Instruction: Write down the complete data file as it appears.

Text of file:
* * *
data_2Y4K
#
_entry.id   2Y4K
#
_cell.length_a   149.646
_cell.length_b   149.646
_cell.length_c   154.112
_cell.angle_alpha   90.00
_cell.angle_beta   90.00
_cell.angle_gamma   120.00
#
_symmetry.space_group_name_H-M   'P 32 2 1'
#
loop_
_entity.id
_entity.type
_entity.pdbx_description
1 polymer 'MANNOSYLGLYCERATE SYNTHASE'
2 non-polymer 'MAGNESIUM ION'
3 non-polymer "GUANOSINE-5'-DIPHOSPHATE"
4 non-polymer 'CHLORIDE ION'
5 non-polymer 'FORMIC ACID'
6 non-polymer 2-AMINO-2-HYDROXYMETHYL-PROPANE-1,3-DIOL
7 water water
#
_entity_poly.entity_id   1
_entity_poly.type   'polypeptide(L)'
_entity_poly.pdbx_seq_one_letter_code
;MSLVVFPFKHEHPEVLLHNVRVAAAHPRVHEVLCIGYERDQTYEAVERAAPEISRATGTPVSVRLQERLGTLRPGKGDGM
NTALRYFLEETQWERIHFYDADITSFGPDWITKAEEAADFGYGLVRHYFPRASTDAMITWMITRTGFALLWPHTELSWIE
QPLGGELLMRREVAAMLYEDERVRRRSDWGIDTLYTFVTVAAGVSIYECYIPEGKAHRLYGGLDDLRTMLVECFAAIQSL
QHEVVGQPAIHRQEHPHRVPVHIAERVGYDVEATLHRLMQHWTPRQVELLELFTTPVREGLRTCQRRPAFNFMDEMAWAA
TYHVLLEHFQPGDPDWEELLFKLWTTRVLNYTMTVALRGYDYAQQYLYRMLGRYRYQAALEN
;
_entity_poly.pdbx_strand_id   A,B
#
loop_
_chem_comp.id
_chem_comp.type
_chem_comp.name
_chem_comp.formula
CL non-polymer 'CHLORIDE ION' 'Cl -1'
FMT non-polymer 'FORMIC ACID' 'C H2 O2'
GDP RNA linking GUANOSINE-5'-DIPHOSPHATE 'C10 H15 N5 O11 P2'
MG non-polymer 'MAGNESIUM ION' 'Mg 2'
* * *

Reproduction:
data_2Y4K
#
_entry.id   2Y4K
#
_cell.length_a   149.646
_cell.length_b   149.646
_cell.length_c   154.112
_cell.angle_alpha   90.00
_cell.angle_beta   90.00
_cell.angle_gamma   120.00
#
_symmetry.space_group_name_H-M   'P 32 2 1'
#
loop_
_entity.id
_entity.type
_entity.pdbx_description
1 polymer 'MANNOSYLGLYCERATE SYNTHASE'
2 non-polymer 'MAGNESIUM ION'
3 non-polymer "GUANOSINE-5'-DIPHOSPHATE"
4 non-polymer 'CHLORIDE ION'
5 non-polymer 'FORMIC ACID'
6 non-polymer 2-AMINO-2-HYDROXYMETHYL-PROPANE-1,3-DIOL
7 water water
#
_entity_poly.entity_id   1
_entity_poly.type   'polypeptide(L)'
_entity_poly.pdbx_seq_one_letter_code
;MSLVVFPFKHEHPEVLLHNVRVAAAHPRVHEVLCIGYERDQTYEAVERAAPEISRATGTPVSVRLQERLGTLRPGKGDGM
NTALRYFLEETQWERIHFYDADITSFGPDWITKAEEAADFGYGLVRHYFPRASTDAMITWMITRTGFALLWPHTELSWIE
QPLGGELLMRREVAAMLYEDERVRRRSDWGIDTLYTFVTVAAGVSIYECYIPEGKAHRLYGGLDDLRTMLVECFAAIQSL
QHEVVGQPAIHRQEHPHRVPVHIAERVGYDVEATLHRLMQHWTPRQVELLELFTTPVREGLRTCQRRPAFNFMDEMAWAA
TYHVLLEHFQPGDPDWEELLFKLWTTRVLNYTMTVALRGYDYAQQYLYRMLGRYRYQAALEN
;
_entity_poly.pdbx_strand_id   A,B
#
loop_
_chem_comp.id
_chem_comp.type
_chem_comp.name
_chem_comp.formula
CL non-polymer 'CHLORIDE ION' 'Cl -1'
FMT non-polymer 'FORMIC ACID' 'C H2 O2'
GDP RNA linking GUANOSINE-5'-DIPHOSPHATE 'C10 H15 N5 O11 P2'
MG non-polymer 'MAGNESIUM ION' 'Mg 2'